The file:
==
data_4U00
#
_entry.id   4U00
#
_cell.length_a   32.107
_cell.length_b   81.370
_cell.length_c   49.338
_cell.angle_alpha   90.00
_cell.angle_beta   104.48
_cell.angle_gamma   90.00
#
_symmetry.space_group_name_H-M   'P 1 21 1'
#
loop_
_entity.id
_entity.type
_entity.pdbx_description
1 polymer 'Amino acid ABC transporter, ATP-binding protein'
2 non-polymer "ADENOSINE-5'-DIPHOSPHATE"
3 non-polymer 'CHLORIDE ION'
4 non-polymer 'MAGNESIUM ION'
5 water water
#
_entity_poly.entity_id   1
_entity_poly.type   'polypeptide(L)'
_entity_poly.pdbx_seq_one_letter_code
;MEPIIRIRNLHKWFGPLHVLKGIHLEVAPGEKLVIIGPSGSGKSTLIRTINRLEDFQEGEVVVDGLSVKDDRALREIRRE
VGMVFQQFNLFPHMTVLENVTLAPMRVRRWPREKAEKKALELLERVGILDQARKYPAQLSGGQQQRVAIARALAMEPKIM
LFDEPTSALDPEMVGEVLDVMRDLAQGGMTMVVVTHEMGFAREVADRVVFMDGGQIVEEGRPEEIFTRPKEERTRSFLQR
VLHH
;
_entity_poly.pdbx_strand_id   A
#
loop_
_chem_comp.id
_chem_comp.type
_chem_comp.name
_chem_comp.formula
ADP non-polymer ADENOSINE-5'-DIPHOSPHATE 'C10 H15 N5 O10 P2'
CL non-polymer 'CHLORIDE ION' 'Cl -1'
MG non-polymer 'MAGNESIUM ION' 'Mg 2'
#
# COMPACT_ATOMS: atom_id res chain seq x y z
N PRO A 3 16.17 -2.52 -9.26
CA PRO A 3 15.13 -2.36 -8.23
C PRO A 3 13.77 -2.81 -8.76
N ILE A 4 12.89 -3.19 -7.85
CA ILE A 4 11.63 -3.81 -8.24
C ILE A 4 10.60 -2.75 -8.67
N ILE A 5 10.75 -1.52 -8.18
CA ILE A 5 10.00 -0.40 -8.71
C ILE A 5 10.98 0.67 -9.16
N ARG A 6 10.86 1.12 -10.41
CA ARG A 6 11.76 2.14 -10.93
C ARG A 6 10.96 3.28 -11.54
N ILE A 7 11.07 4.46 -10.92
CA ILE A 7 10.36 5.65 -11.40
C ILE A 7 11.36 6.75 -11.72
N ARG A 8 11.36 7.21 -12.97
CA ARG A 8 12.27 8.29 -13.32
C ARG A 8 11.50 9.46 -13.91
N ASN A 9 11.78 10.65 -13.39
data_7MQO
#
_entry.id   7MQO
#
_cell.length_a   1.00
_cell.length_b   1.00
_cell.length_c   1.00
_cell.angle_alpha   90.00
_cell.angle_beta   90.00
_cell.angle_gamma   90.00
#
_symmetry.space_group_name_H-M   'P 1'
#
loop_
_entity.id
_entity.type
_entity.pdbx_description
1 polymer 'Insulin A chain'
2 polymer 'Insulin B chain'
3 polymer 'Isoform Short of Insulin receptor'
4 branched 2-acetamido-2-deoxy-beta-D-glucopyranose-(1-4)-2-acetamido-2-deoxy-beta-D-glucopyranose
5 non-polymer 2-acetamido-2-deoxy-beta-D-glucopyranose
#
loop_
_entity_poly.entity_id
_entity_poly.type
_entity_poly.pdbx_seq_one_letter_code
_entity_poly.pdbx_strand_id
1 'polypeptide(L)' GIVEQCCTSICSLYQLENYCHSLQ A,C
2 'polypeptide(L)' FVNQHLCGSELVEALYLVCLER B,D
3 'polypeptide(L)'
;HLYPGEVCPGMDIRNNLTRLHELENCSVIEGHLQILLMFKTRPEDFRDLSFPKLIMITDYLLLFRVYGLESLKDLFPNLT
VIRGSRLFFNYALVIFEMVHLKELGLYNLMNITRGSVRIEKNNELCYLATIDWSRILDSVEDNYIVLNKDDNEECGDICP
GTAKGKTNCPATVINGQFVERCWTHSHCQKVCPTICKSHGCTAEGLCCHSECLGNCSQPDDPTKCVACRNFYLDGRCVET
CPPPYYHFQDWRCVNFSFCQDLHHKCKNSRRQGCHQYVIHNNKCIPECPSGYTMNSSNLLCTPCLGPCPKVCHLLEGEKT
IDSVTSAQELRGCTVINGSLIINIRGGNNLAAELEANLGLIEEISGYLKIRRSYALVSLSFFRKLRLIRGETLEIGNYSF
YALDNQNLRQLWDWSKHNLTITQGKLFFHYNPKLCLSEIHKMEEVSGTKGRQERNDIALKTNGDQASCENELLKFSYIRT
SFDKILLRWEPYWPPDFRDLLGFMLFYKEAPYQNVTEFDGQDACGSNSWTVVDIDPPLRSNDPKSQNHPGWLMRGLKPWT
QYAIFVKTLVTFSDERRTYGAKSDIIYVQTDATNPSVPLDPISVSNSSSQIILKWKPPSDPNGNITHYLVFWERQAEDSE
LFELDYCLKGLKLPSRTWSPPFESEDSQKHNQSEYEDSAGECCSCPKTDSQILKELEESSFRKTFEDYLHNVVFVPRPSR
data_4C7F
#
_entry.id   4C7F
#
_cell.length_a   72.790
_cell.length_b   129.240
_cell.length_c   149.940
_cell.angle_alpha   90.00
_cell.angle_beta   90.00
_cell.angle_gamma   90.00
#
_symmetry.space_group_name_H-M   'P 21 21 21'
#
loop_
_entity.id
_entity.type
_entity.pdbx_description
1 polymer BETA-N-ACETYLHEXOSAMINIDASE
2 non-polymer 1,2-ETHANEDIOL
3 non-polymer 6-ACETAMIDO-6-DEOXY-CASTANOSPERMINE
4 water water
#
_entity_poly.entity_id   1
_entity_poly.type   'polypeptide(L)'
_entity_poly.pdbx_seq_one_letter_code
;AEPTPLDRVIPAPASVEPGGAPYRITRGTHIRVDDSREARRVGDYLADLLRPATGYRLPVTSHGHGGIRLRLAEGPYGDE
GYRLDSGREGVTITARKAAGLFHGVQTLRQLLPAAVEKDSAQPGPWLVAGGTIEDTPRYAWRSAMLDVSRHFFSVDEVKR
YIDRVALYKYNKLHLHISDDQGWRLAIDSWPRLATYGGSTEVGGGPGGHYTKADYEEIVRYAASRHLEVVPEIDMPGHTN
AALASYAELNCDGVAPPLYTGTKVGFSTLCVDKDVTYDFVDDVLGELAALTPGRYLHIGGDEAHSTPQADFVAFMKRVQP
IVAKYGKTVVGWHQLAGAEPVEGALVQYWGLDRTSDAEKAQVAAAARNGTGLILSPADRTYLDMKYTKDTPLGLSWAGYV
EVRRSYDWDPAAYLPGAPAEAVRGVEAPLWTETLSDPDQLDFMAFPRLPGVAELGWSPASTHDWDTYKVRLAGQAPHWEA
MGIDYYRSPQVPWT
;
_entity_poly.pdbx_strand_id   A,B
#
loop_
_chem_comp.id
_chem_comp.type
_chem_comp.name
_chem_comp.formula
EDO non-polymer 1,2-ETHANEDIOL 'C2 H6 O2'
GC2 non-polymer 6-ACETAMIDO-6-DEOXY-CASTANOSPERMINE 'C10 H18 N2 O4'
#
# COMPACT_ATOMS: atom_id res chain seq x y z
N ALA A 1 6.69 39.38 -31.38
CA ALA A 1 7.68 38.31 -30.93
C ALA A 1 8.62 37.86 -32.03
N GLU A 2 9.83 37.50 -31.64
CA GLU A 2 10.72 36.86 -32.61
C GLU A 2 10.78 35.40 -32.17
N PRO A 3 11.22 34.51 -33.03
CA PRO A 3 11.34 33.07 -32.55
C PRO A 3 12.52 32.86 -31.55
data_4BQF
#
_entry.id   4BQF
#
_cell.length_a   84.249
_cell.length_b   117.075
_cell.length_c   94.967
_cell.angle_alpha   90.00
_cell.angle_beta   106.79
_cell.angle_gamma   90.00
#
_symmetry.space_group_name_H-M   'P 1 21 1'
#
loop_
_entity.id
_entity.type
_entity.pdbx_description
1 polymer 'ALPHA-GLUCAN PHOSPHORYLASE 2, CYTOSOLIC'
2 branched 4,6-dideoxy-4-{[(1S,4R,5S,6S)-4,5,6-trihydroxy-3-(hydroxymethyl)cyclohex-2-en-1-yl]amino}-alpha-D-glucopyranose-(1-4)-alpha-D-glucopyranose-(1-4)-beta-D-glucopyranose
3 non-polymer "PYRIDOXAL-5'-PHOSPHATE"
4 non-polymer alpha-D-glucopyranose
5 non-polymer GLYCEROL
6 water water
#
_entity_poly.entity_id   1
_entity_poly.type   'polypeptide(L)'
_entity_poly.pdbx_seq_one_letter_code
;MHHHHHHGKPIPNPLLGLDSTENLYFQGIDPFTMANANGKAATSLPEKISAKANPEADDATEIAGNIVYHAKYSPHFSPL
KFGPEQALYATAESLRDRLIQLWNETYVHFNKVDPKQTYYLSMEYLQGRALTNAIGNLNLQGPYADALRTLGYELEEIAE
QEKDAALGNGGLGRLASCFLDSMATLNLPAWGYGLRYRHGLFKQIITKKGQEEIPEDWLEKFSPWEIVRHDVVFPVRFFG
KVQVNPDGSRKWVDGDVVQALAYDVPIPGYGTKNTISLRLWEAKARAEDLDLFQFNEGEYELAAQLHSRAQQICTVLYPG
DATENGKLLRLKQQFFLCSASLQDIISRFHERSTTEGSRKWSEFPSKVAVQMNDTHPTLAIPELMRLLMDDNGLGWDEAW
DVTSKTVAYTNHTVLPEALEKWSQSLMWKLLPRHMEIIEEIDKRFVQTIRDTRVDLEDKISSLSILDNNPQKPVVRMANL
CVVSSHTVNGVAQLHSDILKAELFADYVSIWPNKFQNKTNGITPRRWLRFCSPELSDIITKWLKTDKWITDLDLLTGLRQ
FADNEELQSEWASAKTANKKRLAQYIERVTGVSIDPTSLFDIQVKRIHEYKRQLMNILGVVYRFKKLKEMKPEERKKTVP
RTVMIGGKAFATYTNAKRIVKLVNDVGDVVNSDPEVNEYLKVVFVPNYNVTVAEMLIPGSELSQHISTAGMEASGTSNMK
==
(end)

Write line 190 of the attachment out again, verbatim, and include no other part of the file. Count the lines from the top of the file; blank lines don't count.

FADNEELQSEWASAKTANKKRLAQYIERVTGVSIDPTSLFDIQVKRIHEYKRQLMNILGVVYRFKKLKEMKPEERKKTVP